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Geology professor offers hope to Haitian high schoolers

Between two visits in 2007 and 2008, associate professor of geology Peter Wampler has spent enough time in Haiti to feel its brokenness.

“I had the privilege of getting to know many young Haitians with big dreams of becoming a doctor or engineer some day, but their economic status and living conditions make this almost impossible for them to attain,” he said.

In the wake of the 2010 earthquake that devastated the already-struggling Haiti, both Wampler and Mark Schaub, executive director of the Padnos International Center, began conversations that lead to the creation of the Empowering Haiti Through Education fund, which will allow “rising stars” from Haitian High schools pursue higher education at Grand Valley State University.

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Courtesy Photo / Peter Wampler A young Haitian carries a bucket up a rocky hill
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Courtesy Photo / Peter Wampler Haitian children pose for a photograph

“The words ‘empowering’ and ‘education’ are the keys words in the name of the fund,” Wampler said. “I firmly believe that if we can empower Haitians through education many of the problems that they have will lessen. When they are faced with a natural or human disaster they will be able to respond with confidence.”

It will take $250,000 to bring the first Haitian student to GVSU, Wampler said. The funds for the Empower Haiti Through Education scholarships are privately raised in their entirety, relying on the donations from students, faculty and staff at GVSU as well as community groups and other individuals from West Michigan.

In short term, Wampler said his main goal is to raise enough funds to bring the first Haitian student to GVSU, but he hopes in the long run that GVSU will be known throughout the Midwest for reaching out to Haitian students.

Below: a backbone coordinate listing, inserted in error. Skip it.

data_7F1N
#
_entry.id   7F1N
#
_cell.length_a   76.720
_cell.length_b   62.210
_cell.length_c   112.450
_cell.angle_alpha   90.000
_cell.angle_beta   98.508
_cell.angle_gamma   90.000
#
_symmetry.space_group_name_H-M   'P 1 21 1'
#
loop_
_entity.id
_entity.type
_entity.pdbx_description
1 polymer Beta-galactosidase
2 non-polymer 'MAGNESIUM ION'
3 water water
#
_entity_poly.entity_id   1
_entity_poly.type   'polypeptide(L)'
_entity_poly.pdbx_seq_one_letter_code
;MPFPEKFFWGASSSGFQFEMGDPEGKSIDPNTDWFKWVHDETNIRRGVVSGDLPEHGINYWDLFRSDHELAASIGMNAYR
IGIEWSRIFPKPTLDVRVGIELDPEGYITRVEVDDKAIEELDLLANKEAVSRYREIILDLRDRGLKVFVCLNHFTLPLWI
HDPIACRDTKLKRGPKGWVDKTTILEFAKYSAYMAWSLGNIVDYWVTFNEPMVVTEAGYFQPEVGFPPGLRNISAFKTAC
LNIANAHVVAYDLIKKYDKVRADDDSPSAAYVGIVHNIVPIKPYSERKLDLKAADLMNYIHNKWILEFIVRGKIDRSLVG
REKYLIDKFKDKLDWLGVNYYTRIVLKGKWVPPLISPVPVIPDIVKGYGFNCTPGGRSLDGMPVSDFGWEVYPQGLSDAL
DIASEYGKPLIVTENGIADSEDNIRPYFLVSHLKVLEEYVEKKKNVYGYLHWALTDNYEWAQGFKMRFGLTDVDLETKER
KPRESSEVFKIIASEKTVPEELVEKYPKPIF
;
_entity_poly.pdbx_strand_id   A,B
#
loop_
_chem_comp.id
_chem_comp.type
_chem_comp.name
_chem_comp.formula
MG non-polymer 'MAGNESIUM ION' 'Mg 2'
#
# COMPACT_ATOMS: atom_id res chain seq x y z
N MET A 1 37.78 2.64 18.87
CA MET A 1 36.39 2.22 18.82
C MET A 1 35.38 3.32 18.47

“I would like to expand that already great resum?© to include a place where students from Haiti can find opportunity and education which they can take back to Haiti to help restore their land,” he said. “This scholarship can be a beginning toward that end.”

Schaub said with the corruption in Haiti, many frustrated Haitians never see the money promised to them, fostering a sense of cynicism about how exactly to help. The Empowering Haiti Through Education funds will be housed in Michigan at GVSU with interest that will go directly to a Haitian secondary school student.

“Despite billions in aid, promises of additional billions, considerable help from generous individuals, groups and nations, there is a cholera epidemic, hundreds of thousands without shelter or food and mountains of unmoved rubble,” Schaub said. “There are just slim rays of hope.”

Wampler said although he encourages all GVSU students to get involved any way they can with rebuilding Haiti, he believes this is an opportunity to get involved in something that can potentially have a sustainable impact on Haiti.

“This is a chance to “get in on the ground floor” so to speak,” he said. “Someday I hope we look back and see that this small beginning has grown into a very big change for Haiti, its people and GVSU.”

To get involved or to donate, e-mail Wampler at wamplerp@gvsu.edu

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